If you’re fed up with wandering in old towns and museums, perhaps you need a bit more alternative sightseeing. For example, to discover the secrets of the Baltic Sea. Wreck diving, which is still in season, gives you a chance to see for yourself. We also have an option for those who don't want to get wet.
There's plenty of treasure in the Baltic Sea. Tragic events of the Second World War, which affected our region badly, left us with multitude of war ‘souvenirs’ lying at the bottom of the sea. There are over a hundred wrecks, most of them remain ‘inaccessible to tourists’ though. However, the Maritime Office in Gdynia in cooperation with the National Maritime Museum in Gdańsk prepared a special offer for those who prefer the deep sea to museums. A list of wrecks officially accessible to underwater tourism was compiled. This type of tourism is quite popular – every year, over 6 thousand divers go underwater in Poland.
In 2006, there were only 20 wrecks accessible to underwater tourists on the list. Now, the list is twice as long. Expeditions to 40 wrecks following a simplified procedure are organised – divers are only obliged to report leaving the port for the purpose of diving. According to experts, with the popularisation of the ‘alternative sightseeing’, divers care more about our cultural heritage, in this case – the wrecks. Therefore, the Maritime Office in Gdynia is working on the registration of more objects. Also the ones at shallow depths, accessible to divers with basic diving certification.
To go wreck diving, divers are obliged to have at least the basic certification. The entry-level certification is Open Water Diver. It is used by PADI (Professional Association of Diving Instructors) and allows a diver to dive in open water to 18 metres. Some really interesting wrecks can be found at this depth, for example, a Russian submarine chaser, Groźny (11 m) or Delfin (13 m) – a minesweeper of the British Navy, sailing under the flag of the Polish Navy from 1948, sunk in the 1950s. To obtain the certificate, one must complete a one-week training course which costs about PLN 1450.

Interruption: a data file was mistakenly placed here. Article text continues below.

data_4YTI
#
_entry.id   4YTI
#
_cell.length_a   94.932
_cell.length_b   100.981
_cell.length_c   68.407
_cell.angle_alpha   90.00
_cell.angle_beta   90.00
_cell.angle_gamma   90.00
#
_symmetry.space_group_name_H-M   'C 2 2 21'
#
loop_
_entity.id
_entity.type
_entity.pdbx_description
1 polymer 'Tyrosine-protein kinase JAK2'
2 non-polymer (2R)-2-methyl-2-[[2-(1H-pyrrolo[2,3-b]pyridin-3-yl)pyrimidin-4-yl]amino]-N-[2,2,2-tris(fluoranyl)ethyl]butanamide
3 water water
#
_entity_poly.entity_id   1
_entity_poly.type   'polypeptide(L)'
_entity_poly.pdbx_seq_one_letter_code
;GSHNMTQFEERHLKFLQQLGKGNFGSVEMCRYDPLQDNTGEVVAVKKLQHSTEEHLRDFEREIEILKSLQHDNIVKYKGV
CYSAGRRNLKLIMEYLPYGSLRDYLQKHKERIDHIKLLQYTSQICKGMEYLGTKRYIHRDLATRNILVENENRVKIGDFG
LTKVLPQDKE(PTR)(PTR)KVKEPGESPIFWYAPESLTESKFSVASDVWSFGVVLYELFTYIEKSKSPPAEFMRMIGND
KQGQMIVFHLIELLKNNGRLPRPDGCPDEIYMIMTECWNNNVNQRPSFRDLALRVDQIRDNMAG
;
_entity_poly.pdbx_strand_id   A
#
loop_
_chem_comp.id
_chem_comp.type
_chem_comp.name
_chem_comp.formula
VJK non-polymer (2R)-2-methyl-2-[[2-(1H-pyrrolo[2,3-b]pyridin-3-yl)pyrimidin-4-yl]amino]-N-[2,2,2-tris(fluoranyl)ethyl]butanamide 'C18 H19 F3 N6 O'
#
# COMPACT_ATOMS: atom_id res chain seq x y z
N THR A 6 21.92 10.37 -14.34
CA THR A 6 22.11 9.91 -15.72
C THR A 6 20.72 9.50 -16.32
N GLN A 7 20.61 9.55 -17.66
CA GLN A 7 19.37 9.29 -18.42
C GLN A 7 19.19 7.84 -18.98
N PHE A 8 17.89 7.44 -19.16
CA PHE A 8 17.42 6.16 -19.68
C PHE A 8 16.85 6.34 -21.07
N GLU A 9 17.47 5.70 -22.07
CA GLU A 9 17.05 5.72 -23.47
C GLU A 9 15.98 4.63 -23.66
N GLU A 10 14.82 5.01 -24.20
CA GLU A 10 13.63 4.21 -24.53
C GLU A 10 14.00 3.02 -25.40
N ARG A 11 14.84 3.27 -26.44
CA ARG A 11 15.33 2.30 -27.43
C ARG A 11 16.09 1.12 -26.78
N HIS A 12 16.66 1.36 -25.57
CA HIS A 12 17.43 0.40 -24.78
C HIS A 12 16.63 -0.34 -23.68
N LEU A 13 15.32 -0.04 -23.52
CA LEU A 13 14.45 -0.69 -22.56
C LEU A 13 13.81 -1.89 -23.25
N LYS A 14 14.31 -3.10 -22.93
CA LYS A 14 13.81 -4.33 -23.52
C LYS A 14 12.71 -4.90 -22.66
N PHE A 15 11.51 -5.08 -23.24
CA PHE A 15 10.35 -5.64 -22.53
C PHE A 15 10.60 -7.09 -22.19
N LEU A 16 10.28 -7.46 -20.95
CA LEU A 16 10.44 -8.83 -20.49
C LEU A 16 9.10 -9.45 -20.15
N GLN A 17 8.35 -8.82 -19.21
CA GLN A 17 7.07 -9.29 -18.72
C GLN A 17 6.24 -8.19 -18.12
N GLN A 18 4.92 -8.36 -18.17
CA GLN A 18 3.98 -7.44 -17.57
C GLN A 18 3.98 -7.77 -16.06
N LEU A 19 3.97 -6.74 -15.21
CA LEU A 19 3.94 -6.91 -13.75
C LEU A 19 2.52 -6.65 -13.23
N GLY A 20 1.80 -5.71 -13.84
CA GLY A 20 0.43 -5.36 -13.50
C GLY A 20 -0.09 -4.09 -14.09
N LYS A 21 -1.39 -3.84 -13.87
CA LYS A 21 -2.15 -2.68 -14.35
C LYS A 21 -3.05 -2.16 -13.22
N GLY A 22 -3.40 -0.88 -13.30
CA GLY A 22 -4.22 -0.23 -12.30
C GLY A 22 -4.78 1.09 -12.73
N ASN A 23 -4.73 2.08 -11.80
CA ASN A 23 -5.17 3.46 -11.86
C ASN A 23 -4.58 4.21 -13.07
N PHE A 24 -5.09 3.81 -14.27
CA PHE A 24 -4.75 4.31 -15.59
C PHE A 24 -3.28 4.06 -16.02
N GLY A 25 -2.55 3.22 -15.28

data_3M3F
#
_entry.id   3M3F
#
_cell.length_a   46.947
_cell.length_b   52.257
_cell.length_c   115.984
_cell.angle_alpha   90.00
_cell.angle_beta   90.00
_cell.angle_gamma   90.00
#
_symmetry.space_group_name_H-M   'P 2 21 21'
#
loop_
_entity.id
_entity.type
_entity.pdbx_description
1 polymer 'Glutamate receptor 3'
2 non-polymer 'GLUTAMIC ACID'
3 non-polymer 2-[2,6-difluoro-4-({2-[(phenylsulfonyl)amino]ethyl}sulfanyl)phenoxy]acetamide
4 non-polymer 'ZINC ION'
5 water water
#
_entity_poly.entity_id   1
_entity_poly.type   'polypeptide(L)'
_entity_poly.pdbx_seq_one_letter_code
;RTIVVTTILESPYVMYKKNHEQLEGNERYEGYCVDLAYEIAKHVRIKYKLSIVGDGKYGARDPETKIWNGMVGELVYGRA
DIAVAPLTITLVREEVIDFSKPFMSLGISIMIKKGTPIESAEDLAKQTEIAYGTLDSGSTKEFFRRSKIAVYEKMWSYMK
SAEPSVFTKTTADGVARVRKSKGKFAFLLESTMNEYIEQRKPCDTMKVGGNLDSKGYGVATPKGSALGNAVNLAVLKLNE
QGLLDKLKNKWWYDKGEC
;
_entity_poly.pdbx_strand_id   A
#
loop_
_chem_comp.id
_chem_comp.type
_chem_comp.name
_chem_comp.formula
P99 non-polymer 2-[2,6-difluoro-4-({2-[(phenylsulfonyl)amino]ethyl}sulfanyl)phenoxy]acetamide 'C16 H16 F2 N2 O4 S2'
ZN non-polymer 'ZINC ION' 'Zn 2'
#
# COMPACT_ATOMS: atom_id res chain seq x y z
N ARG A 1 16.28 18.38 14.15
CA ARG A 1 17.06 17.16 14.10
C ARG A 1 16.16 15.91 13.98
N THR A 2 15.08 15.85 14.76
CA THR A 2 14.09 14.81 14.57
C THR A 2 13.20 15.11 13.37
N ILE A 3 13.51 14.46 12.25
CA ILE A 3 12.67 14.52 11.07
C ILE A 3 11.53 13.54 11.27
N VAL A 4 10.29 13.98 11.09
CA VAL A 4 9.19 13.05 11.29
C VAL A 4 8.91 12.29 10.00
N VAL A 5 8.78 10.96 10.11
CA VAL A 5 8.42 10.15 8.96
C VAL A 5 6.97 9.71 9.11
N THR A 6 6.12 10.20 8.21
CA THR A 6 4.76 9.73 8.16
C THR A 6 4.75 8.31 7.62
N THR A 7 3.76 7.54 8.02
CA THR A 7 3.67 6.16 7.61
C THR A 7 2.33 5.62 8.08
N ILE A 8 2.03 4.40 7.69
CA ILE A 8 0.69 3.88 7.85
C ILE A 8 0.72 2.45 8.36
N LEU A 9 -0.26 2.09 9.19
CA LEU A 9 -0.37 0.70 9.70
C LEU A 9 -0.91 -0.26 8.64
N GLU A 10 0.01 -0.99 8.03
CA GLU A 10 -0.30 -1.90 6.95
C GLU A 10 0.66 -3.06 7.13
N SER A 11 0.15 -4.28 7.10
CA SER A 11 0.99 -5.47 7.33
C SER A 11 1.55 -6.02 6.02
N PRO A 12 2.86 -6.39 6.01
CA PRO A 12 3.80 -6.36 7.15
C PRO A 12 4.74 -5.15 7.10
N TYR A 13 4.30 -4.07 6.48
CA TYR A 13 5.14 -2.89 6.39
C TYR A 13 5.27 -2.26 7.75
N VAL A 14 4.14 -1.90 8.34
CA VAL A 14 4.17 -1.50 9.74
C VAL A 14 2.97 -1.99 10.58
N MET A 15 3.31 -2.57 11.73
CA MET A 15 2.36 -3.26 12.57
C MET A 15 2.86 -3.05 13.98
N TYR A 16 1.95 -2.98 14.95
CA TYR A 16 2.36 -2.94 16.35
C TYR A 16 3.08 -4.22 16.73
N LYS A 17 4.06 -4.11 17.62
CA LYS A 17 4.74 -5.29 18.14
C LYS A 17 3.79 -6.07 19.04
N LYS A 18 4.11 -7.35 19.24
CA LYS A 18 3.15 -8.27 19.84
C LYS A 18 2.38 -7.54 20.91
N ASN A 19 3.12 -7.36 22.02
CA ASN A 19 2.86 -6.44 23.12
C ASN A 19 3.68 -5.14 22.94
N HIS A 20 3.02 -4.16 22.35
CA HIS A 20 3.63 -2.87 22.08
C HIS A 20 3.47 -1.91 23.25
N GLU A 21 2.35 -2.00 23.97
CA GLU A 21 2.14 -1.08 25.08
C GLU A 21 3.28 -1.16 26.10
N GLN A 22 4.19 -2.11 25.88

To be allowed to dive at about 30–40 metres, the next level is required – Advanced Open Water Diver (PADI), also known as Deep Diver. ‘It's still about recreational diving, which doesn't involve decompression,’ says Krzysztof Wnorowski from Diving Centre Tryton in Gdańsk. With such a certification, we may dive in one of the most interesting objects in our sea. Munin, located at the depth of 32 m, is a German warship converted from a fishing trawler.
The last level of expertise is trimix diving – below 40 m. But take your time.
‘Is diving an extreme sport?’
‘I wouldn't call it a sport. There's little effort in it, it's more about discovering new spaces,’ says Krzysztof Wnorowski.
The most desired objects are the ones sunk at the greatest depths, which require more experience. A troopship Franken (70 m) is such a challenge. Put into operation in 1943, the ship was used to provide cruisers with fuel, ammunition and food. It was bombed in 1945. There are also fascinating wrecks covered by the diving ban. They include MS Wilhelm Gustloff, a former flag passenger ship of the Nazi leisure organisation KdF, incorporated into the Kriegsmarine, sunk in tragic circumstances.
There is one more attraction – on land, for a change – for the fans of forgotten stories. It's the Cultural Park in Rzucewo near Puck. Since the 19th century, it has been an important archaeological port of the Baltic Sea. In 1894, traces of prehistoric fishing settlement from the late Stone Age were discovered there. Today, tourists visiting the park can see how primeval inhabitants of the Puck Bay and its neighbourhood lived, see real everyday objects from these times as well as a reconstruction of the settlements.
Do you still think that history is boring?
- Sources: Maritime Office in Gdynia, National Maritime Museum in Gdańsk, Diving Centre
- Photo T.Stachura
- Tryton, www.wrakibaltyku.pl